Knights OT aces, Petes even better

RYAN PYETTE -- London Free Press

, Last Updated: 11:14 AM ET

The double-shifting London Knights say they don't feel any ill effects from playing nearly 95 minutes during Friday's 6-5 double-overtime loss in the OHL final opener.

But they might want to start winning games in regulation because Peterborough head coach Dick Todd built his Petes for these kind of marathons.

"At the start of the year, we had them running five miles outside for conditioning," Todd said after Petes forward Patrick Kaleta banked the winner off London netminder Adam Dennis' goal stick.

"I don't think fatigue is as big a factor as it used to be. The rinks are all air-conditioned now so it isn't as hot and the players don't feel it as much. If you play all of your lines, it helps even more."

London had been a perfect 5-0 in playoff overtimes this spring before running into Peterborough's extra-session wizards, who won their seventh straight sudden-death game without a defeat. The Petes won the Eastern Conference championship with three such victories over Barrie, including a triple-overtime thriller.

Todd wouldn't call his team destined to win in overtime, but with seven of 13 playoff victories in extra time, that's more than coincidence. That's a trend.

"One thing I learned to succeed in this league is you need a lot of older players," Todd said. "We have a lot of veterans and London has a lot, too, so it really comes down to bounces and we got one (on Kaleta's bank-pass goal)."

With its high-end forwards, London knows it's at a disadvantage when a game drags on longer than one overtime. The ice usually becomes choppy and that can mean trouble for the skilled Knights passers.

"The ice was terrible (at the end)," Schremp said. "The puck was bouncing all over and wouldn't sit down. And I don't know what was going on out there with my sticks. They were breaking like crazy."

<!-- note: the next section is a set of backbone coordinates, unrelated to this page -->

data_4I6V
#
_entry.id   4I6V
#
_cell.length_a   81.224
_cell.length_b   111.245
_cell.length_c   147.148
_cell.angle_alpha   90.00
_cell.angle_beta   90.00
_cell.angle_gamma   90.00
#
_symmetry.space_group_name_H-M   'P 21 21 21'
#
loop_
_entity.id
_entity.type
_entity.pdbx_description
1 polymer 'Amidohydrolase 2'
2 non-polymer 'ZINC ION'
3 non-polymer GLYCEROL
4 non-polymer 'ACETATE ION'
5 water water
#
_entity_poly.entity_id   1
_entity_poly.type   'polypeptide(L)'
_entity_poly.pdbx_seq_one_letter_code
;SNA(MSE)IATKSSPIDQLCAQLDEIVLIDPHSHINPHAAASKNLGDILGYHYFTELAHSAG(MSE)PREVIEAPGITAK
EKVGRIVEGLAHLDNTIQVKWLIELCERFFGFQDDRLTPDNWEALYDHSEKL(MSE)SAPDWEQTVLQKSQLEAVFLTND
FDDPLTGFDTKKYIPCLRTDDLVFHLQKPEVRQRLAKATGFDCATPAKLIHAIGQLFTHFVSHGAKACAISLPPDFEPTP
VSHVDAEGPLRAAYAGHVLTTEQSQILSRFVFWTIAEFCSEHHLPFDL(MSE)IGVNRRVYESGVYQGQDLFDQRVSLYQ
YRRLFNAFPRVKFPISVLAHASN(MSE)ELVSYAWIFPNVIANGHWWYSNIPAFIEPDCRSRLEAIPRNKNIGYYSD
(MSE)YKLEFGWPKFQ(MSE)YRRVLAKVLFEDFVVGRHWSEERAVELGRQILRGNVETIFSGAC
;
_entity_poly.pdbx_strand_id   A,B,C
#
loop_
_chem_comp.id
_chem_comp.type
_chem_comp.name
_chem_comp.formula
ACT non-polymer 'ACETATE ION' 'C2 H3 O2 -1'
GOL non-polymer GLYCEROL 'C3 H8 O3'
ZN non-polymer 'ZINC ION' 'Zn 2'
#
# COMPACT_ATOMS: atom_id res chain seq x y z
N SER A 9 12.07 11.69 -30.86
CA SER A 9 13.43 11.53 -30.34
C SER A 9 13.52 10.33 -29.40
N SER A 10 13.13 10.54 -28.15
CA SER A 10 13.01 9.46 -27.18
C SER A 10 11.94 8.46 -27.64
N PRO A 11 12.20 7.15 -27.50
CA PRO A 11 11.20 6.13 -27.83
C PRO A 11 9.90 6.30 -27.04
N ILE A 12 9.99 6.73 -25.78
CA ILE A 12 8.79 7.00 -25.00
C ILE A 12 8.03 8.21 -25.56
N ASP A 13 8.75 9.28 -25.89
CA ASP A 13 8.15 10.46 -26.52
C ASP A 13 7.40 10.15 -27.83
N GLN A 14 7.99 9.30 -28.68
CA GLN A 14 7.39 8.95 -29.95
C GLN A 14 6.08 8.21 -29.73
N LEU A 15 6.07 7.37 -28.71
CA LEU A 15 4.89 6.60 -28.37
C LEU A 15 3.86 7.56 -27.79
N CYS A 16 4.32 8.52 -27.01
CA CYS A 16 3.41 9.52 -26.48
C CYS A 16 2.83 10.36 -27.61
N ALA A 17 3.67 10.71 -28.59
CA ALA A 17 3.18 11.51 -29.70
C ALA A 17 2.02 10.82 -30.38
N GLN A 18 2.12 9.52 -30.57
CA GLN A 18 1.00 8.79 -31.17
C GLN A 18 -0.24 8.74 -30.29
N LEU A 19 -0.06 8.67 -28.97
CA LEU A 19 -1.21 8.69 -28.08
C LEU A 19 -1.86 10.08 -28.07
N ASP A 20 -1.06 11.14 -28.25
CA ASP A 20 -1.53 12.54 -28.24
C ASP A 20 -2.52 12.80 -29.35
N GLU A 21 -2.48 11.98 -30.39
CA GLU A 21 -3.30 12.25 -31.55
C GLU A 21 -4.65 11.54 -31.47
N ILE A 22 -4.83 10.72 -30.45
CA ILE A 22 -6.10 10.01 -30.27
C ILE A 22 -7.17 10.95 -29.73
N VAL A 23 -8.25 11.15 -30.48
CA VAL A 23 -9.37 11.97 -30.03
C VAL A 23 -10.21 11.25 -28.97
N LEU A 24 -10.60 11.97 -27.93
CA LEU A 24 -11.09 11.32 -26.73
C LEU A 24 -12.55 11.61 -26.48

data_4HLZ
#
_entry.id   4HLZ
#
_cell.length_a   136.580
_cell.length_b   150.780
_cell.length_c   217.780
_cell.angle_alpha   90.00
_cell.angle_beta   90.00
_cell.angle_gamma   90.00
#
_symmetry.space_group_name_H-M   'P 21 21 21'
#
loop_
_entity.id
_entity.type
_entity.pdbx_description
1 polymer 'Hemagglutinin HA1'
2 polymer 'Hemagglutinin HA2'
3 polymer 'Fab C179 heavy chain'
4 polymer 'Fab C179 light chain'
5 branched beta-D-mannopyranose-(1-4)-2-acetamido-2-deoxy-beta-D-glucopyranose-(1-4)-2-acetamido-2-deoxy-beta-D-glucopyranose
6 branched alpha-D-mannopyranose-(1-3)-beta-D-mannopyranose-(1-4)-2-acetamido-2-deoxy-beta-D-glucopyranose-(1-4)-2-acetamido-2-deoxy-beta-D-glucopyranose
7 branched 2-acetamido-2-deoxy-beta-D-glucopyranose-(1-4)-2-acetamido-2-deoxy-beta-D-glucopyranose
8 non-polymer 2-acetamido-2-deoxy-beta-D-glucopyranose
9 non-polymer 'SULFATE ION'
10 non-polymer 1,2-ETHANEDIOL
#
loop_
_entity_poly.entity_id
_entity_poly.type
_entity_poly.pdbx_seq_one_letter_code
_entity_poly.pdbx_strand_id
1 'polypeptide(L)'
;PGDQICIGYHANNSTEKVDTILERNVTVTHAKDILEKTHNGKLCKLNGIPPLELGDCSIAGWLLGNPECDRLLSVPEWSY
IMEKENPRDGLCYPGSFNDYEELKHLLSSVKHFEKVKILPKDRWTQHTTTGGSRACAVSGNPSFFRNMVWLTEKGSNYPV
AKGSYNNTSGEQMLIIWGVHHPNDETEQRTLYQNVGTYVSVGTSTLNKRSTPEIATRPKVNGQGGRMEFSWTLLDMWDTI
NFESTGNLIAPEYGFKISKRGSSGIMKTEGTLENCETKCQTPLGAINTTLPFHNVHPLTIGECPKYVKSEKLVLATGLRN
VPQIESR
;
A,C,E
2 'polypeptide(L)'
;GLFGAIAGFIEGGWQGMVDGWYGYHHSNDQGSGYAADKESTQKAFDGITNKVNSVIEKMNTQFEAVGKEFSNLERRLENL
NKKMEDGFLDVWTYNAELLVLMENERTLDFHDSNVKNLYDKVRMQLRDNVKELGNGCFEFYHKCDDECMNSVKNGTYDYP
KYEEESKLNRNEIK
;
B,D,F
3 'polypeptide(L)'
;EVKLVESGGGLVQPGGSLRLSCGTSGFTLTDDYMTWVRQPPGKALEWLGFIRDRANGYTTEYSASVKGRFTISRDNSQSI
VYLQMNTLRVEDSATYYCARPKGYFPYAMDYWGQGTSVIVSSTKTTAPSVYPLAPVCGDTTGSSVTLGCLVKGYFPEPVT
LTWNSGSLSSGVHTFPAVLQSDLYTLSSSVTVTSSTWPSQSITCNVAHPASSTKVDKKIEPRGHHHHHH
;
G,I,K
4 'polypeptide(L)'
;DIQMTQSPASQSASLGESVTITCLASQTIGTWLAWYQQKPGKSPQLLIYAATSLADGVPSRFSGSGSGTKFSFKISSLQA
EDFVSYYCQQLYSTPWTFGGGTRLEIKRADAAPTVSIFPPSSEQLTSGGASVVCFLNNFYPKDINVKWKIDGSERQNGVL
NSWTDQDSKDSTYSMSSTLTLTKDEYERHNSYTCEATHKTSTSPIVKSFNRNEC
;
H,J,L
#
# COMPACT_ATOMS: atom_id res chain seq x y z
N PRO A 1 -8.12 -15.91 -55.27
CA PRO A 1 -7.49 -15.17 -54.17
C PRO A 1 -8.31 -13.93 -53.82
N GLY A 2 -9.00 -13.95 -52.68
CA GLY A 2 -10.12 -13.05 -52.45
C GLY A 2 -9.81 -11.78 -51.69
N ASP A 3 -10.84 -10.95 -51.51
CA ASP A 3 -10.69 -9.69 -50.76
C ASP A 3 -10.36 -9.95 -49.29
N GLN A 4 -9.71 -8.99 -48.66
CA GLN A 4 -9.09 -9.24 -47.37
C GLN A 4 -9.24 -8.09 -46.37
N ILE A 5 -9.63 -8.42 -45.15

London goalie Adam Dennis made 64 saves and was stellar in overtime, including stopping Kaleta on a penalty shot.

"But there were a couple of goals in regulation that I would like to have back," he said. "I thought our team played well and we had our chances to win. But we gave up home-ice advantage, so now we know we have to take a game in Peterborough."

Petes goalie David Shantz finally beat Dennis in a final after his Mississauga IceDogs were swept by the then-Guelph goalie in the 2004 championship series.

"It's fair to say he (Shantz) didn't have the same kind of team in Mississauga as this Peterborough team and he was pretty much the reason the IceDogs made it to the final that year," Dennis said. "I think the one thing about playing in a third straight final, is you don't get too nervous. You know how the games are going to work and how much media there's going to be. A goalie's job doesn't change. It's still to stop the puck and make the saves at the right time."

Usually, those saves have to come against players that aren't normally the top goal-getters.

"In my mind, it usually doesn't really come down to the snipers," Dennis said. "In a close series, you need guys to step up that you don't expect. That always seems to be the case."

But Kaleta, a 19-year-old native of Angola, N.Y., is no stranger to playing the hero role. His winner was his third overtime goal of these playoffs.

"We're glad to get a game here (in London) but we know it's only one game," Kaleta said. "We're not that tired because we roll our lines pretty well the entire game. It really helps in overtime and we're pretty confident when we get there."

It's a confidence London will try to shatter -- or at least avoid altogether by deciding games in the standard three periods.

KNIGHTWATCH

Peterborough leads best-of-seven OHL final 1-0

Game 2: Today, 4:30 p.m. at the Peterborough Memorial Centre

Game 3: Tuesday, 7 p.m. at the John Labatt Centre


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